Greek parliamentarians have gathered to debate emergency legislation to approve a bond swap that would wipe $142bn off the country's privately held debt, as new projections indicate that the the economy will suffer the worst contraction in Europe this year.
Parliament will vote on Thursday evening on the proposed deal, which has already been approved at committee level. The governing coalition controls a strong enough majority to easily pass the law.
The losses to be imposed on banks, pension funds and other private holders of Greek government bonds was agreed upon this week by finance ministers from the 17-member eurozone.
The meeting in Brussels also approved a new $172bn bailout to prevent Greece from going bankrupt and keep the country within the euro area.
Evangelos Venizelos, the Greek finance minister, has said he hopes the new agreement on rescue loans will be signed and validated by the end of March.
Speaking in Parliament on Wednesday, Venizelos insisted that ratifying the bond swap was the only way forward, and the alternative would be catastrophic, setting Greece back decades.
"The true dilemma is: either sacrifices with prospects, or complete destruction with no prospects," he said.
"Either cuts which are harsh ... or the inability to pay salaries and pensions. Either reduction of fortunes, or a complete loss of fortunes. Either high unemployment or generalised unemployment."
In its latest projections on Thursday, the European Commission forecast a 0.3 per cent contraction in the eurozone economy this year, with Greece leading the way down with a massive 4.4 per cent decline. That would be the fifth straight year of recession in Greece.
"Now Greece is obtaining a window of opportunity. We must make the most of it," Venizelos told parliament.
"We have not finished. We are starting again with better terms. We mustn't repeat mistakes, we mustn't have delays ... We must complete the implementation of the programme."
As Venizelos spoke, state hospital doctors went on a 24-hour strike and several hundred doctors and health workers held a peaceful protest march to parliament in central Athens.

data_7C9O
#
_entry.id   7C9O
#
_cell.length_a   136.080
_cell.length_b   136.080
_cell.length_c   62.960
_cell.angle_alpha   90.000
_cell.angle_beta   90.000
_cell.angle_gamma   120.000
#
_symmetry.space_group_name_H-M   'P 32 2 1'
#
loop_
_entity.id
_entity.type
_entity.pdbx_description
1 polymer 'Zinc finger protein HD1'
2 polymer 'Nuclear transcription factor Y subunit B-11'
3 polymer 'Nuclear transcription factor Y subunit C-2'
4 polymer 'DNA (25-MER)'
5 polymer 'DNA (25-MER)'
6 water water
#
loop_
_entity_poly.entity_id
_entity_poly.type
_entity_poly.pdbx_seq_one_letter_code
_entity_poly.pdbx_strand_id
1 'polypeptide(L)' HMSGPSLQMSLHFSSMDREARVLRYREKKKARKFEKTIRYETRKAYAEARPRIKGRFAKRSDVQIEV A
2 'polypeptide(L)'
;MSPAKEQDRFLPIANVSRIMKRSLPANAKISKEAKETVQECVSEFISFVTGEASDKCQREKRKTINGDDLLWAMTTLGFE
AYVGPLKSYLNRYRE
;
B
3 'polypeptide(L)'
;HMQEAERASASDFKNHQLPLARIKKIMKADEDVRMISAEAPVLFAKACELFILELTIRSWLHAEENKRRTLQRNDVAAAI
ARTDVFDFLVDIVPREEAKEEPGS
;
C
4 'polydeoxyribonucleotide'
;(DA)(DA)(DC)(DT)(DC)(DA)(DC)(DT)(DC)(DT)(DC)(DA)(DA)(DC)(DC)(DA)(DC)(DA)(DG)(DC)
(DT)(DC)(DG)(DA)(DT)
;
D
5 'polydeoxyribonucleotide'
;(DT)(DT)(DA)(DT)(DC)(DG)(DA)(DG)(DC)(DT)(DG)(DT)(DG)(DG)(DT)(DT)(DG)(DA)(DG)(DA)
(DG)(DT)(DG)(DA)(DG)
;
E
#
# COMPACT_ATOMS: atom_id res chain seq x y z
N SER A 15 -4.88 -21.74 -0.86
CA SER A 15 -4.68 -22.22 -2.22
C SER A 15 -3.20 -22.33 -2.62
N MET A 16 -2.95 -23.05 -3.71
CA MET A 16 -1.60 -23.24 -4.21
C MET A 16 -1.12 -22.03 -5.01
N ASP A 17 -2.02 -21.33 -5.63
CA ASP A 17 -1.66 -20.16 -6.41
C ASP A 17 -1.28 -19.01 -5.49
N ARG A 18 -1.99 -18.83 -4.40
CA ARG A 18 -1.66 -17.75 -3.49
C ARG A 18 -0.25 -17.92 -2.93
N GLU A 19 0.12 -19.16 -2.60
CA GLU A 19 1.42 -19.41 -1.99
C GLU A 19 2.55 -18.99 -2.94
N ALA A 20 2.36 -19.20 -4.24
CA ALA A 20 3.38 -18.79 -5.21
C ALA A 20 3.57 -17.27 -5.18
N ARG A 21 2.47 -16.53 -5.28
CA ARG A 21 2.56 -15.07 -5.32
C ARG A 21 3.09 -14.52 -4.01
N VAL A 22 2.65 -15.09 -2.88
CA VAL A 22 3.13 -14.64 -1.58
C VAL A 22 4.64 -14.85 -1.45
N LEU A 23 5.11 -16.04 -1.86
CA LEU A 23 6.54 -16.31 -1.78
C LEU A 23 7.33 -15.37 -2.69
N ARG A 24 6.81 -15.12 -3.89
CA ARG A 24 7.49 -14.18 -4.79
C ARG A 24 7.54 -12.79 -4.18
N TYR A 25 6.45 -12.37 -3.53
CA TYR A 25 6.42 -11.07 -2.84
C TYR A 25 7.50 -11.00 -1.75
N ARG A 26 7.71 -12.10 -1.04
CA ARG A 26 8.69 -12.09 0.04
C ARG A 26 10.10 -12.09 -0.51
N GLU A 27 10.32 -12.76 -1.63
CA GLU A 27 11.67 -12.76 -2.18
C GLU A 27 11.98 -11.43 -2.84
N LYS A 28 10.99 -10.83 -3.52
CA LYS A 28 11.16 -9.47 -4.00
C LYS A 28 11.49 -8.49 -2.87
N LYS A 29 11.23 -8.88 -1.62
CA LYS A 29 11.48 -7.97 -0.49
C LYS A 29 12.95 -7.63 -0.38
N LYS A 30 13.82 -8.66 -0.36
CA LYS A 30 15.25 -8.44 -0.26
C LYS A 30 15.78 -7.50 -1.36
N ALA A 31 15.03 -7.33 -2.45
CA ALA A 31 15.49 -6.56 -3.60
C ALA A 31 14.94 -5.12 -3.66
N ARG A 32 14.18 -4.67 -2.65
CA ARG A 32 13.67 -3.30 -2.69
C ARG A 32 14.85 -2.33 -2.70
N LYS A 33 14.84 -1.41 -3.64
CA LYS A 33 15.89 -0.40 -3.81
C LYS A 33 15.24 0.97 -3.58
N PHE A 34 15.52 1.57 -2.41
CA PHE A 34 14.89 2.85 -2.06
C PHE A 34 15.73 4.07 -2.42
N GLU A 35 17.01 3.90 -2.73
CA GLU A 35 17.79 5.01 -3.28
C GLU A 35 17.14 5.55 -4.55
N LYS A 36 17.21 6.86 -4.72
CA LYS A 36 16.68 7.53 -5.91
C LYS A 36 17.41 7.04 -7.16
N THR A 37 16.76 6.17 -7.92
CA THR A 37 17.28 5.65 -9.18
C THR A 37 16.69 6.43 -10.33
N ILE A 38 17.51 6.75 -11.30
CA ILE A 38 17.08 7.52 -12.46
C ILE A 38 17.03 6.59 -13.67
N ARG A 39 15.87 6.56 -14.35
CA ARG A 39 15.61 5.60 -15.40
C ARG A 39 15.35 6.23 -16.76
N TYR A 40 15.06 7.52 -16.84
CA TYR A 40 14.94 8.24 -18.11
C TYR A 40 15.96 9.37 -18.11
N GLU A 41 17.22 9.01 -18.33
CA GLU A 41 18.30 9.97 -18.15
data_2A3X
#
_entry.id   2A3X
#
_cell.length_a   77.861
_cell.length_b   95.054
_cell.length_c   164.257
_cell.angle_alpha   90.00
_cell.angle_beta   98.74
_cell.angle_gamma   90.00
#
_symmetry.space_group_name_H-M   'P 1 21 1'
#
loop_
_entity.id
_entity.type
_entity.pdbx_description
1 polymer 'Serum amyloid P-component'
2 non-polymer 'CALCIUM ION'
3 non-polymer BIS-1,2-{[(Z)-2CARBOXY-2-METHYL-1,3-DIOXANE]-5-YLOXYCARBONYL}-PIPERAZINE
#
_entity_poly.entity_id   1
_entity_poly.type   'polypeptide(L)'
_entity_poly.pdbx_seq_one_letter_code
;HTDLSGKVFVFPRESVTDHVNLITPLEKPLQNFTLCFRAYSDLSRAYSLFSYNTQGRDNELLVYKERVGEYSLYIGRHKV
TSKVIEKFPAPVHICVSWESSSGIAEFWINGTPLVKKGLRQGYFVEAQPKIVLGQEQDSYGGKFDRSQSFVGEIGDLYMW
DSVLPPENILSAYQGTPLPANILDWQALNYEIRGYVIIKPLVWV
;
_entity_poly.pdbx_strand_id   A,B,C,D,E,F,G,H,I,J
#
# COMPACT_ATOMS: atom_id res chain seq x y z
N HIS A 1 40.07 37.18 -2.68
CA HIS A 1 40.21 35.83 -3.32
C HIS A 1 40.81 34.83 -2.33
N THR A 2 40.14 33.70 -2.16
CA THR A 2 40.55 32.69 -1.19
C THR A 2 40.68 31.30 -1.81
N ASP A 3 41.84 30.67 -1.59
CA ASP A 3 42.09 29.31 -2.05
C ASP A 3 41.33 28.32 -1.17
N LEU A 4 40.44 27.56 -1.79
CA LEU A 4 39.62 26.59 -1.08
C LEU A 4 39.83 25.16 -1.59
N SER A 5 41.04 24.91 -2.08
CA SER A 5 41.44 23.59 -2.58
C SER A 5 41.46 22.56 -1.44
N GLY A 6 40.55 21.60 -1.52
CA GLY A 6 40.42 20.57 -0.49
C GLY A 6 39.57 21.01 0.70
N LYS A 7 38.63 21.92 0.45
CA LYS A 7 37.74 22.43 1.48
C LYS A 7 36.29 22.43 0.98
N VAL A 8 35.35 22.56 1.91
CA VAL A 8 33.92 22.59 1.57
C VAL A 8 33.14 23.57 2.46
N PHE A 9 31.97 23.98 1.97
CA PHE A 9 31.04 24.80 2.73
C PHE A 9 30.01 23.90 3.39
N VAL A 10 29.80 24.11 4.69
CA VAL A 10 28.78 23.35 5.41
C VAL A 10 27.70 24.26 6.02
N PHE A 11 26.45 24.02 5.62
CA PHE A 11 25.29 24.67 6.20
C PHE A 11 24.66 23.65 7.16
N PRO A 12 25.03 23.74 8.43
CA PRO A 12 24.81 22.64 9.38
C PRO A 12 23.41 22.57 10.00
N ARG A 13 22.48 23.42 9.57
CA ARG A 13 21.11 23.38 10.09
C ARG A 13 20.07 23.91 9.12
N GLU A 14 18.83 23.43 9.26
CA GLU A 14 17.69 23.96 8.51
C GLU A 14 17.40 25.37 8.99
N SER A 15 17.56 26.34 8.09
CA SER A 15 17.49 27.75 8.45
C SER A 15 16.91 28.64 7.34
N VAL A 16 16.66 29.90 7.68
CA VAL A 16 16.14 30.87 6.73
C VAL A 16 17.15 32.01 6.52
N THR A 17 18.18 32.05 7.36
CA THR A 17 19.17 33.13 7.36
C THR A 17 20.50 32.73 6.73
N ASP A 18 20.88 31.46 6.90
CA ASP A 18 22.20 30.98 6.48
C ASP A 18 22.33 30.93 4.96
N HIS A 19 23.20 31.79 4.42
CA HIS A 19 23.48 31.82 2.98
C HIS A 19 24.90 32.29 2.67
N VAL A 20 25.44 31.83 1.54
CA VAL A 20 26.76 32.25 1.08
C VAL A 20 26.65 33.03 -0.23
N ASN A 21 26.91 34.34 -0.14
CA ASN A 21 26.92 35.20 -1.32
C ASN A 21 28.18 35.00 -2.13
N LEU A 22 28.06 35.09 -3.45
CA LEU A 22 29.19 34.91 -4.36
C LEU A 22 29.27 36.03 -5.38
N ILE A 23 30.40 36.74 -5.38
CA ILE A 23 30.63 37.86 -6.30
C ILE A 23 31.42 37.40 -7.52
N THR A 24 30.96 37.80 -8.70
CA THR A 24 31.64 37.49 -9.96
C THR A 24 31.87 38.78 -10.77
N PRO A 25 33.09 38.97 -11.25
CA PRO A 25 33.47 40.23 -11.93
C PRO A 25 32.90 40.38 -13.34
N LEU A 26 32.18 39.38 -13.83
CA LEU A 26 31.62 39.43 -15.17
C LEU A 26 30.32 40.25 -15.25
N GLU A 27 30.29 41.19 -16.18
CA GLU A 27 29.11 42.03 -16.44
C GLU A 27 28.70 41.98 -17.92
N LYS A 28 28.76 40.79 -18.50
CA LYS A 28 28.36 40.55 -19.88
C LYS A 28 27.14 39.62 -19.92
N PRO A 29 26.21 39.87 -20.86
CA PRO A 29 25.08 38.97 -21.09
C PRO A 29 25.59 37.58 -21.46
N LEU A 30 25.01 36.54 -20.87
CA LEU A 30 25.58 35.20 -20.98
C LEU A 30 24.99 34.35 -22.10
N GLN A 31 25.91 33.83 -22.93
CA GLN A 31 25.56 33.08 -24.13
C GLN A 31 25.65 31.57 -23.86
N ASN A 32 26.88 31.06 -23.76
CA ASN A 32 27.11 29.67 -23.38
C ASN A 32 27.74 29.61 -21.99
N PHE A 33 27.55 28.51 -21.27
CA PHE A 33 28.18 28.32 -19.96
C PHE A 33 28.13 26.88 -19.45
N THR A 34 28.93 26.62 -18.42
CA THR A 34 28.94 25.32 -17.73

Debt relief deal
The debt relief deal will force private bond holders to exchange their devalued Greek government bonds with new ones with a 53.5 per cent lower face value, longer maturities and lower interest rates, an average 3.6 per cent, compared to the previous 4.85 per cent.
"This law has to be voted one day before it comes into effect and the [bond swap] is officially announced,'' Venizelos said in his speech to parliament.
Once the public offer is made, the bond holders will be given 10 days to respond whether they will take part in the exchange.
The bill being debated includes collective action clauses that, if activated, will allow a majority of bondholders favoring the swap to impose their decision on holdouts.
"If we do not implement that legislation, every speculator will be able to keep out of the process in the expectation of being paid in full," Venizelos said.
Venizelos wants the deal to be completed by March 12, two days before a batch of bonds worth more than $14bn starts to mature.
Parliament is also due to vote next week on further austerity measures in 2012 worth $4.2bn.
These will include reductions to already depleted pensions, and deep cuts in health, education and defence spending.
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|Timothy V. Gatto|
|William A. Cook|